I took a philosophy class a while back and I loved it. I have never wanted, so badly, to go back in time and have a conversation with some of these people. I wanted to watch Socrates lay bricks and talk to people. I wanted to tell Plato that I made it out of the cave. I wanted to tell Aristotle that perception isn’t always correct, but it can still be valid. I wanted to tell Thomas Aquinas that I totally get his “unmoved mover” theory, and that the Unmoved Mover moved me.
I love philosophy. I would think for a living if it paid. But I haven’t figured out how to charge for that, so I just get to think for a hobby, but by the time I’m finished, I’m usually too tired of the sound of my own voice in my head to write it down.
As part of this class, I had to write a letter to a philosopher, so I chose Fredrich Nietzsche. He was someone smart enough to make the history books, but shortsighted enough to think he was the primordial creator of his own experience. He only saw what was in front of him. That’s not such a good thing when you’re in a house of mirrors.
I’m sharing my letter because I think a lot of us can be shortsighted, too. We may not be philosophers, trying to find the meaning and origin of every action and reaction, but we fight against the tide in such a way that negates the laws of what we can’t see. The ocean, vast and powerful enough to hide unknown creatures and swallow massive ships, answers to the moon. But, Who does the moon answer to?
Here’s my letter:
Dear Mr. Fredrich Wilhelm Nietzsche,
I read a few of your philosophies recently and wanted to discuss them with you.
I understand that you can acknowledge that the world is driven by a cosmic will, but not by reason. Is it possible that the cosmic will that drives the world has reason that you may not recognize? I do not doubt your intelligence or the fact that you may have evidence that confirms your ideas, but it is that very intelligence that can cause a person to not be open to new lines of logic or to honestly follow an argument wherever it may lead. It seems that you have not found order to reason. Therefore, you believe that reason does not exist. Maybe, as intelligent as you are, it’s over your head. Just because you don’t understand, recognize, or are just dissatisfied with any proof of reason does not mean that there is none.
We are in agreement when it comes to a “mass that is only too willing to do what it is told.” The ‘herd mentality’ bothers me, too. I reject the societal tendency to follow the crowd even if the crowd is going where I want to go. If I am in any specific house, room, tent or umbrella of thought, I want to be able to have an intelligent conversation about why I am there and why I should or should not move on to the next thought destination. I may end up where the crowd is headed, but I will have had an honest journey of discovery and chasing clues on a trip that may or may not be mapped. On my journey, I don’t want to know what everyone else is doing and decreeing. I want an organic truth hunt no matter where it leads. I think we may be in agreement about the approach to life, but while I think I am discovering, you think you are creating.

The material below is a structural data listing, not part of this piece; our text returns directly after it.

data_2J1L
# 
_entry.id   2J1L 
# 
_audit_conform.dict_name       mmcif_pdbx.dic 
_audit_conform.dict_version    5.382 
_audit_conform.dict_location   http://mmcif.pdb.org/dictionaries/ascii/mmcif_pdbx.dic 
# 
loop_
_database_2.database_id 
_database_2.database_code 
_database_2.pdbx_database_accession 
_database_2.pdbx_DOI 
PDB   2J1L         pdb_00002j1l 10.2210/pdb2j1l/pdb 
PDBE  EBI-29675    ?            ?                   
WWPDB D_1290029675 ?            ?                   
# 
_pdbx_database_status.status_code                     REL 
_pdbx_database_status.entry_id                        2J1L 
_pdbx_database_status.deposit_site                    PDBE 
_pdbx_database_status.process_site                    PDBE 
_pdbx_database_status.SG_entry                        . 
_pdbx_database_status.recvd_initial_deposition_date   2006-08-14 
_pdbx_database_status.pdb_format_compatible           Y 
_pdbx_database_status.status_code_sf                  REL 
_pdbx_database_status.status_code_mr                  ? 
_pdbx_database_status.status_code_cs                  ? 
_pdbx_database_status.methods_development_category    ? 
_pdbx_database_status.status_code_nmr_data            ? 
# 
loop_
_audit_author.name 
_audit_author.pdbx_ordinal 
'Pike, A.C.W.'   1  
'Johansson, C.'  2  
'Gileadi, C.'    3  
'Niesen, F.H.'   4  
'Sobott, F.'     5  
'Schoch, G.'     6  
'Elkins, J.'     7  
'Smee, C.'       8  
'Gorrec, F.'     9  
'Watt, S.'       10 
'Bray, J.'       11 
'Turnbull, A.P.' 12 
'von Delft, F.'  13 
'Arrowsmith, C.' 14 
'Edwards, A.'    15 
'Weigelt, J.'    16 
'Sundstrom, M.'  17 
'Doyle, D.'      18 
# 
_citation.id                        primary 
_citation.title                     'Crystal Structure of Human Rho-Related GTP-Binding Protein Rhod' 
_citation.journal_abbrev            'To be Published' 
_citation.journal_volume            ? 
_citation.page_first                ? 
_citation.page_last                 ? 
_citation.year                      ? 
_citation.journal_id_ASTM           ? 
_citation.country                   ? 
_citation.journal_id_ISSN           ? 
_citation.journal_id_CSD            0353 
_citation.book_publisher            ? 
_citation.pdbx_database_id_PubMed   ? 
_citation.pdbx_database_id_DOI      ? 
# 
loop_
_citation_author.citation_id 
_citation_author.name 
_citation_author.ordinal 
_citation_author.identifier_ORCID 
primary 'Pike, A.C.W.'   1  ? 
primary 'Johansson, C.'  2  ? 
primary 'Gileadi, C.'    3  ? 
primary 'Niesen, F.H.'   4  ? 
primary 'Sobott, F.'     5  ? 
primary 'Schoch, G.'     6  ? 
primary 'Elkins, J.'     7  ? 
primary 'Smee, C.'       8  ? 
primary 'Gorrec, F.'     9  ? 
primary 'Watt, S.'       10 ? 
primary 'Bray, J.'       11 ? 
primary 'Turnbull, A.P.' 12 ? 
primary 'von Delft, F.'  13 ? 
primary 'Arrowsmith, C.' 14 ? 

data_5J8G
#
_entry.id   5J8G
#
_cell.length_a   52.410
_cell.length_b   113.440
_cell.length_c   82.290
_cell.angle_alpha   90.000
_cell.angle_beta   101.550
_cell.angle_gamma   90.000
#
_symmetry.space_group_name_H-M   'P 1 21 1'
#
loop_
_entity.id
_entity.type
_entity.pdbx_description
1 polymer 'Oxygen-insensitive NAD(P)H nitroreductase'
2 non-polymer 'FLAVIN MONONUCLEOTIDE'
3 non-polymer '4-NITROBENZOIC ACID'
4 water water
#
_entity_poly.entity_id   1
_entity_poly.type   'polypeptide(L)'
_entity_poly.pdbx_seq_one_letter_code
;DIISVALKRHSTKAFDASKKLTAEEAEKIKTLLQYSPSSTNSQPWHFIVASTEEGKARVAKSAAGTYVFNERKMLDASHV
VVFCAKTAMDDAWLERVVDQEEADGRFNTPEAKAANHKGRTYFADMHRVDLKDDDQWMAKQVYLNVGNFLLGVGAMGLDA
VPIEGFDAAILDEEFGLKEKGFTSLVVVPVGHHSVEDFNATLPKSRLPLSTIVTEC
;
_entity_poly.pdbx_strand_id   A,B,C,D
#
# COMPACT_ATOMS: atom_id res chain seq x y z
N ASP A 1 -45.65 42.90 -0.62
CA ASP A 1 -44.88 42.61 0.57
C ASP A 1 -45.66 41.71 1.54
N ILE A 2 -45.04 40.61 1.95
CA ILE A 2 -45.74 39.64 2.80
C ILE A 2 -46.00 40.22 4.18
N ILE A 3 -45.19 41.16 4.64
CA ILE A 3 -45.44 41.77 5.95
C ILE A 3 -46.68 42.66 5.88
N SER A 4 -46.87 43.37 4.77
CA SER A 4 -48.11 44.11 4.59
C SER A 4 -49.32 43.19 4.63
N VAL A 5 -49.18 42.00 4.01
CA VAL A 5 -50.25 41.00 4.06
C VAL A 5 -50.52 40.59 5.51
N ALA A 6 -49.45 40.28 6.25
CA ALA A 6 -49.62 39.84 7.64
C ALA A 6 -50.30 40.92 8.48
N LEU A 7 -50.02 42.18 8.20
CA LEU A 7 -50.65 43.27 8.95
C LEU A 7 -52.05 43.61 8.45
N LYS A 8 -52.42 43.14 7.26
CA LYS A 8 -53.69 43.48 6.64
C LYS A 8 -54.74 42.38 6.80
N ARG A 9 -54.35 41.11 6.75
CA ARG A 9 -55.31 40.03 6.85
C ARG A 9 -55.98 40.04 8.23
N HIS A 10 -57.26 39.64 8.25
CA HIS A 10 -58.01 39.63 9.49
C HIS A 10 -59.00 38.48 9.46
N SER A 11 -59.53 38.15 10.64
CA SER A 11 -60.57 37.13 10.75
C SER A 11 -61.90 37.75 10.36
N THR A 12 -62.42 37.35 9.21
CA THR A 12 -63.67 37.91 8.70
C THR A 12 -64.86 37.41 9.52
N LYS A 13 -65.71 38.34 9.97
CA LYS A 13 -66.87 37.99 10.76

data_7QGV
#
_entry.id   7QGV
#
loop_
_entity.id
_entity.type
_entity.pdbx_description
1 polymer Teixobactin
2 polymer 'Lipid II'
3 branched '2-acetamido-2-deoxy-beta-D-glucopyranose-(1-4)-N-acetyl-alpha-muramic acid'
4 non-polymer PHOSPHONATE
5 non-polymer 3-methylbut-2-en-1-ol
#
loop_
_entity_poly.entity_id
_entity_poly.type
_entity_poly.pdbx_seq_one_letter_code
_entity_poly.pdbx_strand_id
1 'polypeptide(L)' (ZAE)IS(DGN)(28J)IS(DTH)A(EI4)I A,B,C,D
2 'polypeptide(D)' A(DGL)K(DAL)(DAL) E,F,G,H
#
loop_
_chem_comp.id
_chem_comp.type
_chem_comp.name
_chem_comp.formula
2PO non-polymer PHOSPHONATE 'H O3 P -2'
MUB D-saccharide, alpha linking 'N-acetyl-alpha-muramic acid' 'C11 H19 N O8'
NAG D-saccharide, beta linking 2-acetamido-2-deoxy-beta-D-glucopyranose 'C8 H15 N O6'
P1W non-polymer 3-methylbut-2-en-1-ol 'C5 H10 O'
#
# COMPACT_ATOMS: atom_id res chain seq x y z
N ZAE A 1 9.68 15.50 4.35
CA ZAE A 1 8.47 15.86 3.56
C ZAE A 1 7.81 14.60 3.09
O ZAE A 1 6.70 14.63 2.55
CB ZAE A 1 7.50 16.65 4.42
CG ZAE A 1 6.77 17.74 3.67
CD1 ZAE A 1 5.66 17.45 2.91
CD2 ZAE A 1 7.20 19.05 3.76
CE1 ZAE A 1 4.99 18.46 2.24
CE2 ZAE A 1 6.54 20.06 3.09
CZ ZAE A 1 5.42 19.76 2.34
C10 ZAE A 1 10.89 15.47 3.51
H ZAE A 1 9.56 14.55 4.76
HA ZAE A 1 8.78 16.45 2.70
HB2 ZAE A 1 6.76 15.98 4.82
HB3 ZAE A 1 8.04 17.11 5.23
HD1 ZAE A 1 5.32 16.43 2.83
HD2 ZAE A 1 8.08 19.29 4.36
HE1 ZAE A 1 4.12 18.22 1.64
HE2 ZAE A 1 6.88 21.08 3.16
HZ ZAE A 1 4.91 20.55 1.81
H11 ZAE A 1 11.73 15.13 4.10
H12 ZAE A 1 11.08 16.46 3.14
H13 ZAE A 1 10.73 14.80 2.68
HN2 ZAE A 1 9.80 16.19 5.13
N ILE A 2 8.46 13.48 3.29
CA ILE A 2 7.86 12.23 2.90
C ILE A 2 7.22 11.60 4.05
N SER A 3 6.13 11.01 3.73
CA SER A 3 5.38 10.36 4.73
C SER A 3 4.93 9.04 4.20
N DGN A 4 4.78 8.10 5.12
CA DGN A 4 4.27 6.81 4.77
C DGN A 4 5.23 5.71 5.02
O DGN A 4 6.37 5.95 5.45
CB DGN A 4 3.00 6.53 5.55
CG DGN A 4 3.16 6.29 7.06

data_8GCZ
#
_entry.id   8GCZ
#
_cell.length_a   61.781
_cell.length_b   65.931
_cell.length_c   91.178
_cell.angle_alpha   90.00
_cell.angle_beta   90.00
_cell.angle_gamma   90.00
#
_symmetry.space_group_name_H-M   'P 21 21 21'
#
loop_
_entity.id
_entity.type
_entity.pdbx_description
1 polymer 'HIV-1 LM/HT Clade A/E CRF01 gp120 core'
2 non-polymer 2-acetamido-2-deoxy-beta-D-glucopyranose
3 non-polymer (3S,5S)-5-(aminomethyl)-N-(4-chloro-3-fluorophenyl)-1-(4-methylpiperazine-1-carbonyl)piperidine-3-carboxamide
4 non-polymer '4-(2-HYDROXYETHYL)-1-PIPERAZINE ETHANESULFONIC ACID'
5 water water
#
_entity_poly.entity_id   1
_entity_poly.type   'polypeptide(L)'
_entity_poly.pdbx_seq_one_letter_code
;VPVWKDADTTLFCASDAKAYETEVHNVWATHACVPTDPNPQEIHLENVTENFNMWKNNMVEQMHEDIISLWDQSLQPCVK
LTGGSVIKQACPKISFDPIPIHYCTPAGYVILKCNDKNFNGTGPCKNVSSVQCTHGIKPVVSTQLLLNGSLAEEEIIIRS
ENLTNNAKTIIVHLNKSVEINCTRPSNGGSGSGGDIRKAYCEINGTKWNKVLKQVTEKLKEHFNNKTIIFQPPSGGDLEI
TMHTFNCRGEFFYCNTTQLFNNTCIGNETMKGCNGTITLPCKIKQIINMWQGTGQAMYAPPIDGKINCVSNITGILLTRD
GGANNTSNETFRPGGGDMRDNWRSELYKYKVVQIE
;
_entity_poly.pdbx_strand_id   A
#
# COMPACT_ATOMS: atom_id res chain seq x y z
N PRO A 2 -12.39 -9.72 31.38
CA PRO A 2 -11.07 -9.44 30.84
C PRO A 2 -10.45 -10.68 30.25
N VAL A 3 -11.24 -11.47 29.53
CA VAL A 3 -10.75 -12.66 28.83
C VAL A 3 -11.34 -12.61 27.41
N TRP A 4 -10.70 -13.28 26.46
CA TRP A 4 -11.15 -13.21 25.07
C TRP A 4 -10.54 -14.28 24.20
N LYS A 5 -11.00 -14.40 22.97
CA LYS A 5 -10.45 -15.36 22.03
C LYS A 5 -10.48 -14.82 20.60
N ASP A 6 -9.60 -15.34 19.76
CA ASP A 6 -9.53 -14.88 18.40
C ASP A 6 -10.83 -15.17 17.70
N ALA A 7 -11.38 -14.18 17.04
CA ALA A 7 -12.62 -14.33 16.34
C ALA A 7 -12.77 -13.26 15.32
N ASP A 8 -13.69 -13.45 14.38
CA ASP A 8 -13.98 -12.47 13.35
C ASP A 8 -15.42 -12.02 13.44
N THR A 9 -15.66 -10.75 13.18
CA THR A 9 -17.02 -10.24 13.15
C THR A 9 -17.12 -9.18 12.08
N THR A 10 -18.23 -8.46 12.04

A huge hindrance to discovering unknown-to-you truth is pride. You throw a rock and it hits just so that it creates a fire and you think you made it. It’s absurd to me to think that a mortal human being has just decided that he or she is creating little and big truths as they go. All the while, being ungoverned by reason in a world completely void of facts as you watch the same repeat itself in a relentless and lifeless cycle. I think that a rat running on his wheel in a cage could say the same thing. Paint one spoke on the wheel red and watch him run while he learns that every revolution brings a red spoke, so there is nothing new. The feelings of reasonless nothing with no absolute facts and no access to some sort of greater truth would feel as hopeless and full of despair as a rats’ cage would feel, too. Give a rat the brain of a genius, paint a spoke red, and take away his metaphysical insight and he’d come up with the same hopeless and cynical outlook.
What I am trying to say is if you do not consider that there is more to existence than what is right in front of you then you will never discover anything greater than what you are. If you are satisfied in your own greatness, then maybe that’s not such a problem. Just because you have never experienced something does not mean that it does not exist. It’s a small sad little life to be certain of only what you can see. It’s a life of something to shoot for and grow into if you can let your imagination take you outside of your rat cage and let your dreams expand as they begin to seep into your reality. If you think that your cage is the whole world, then you’ll never search for your chance to get out of it.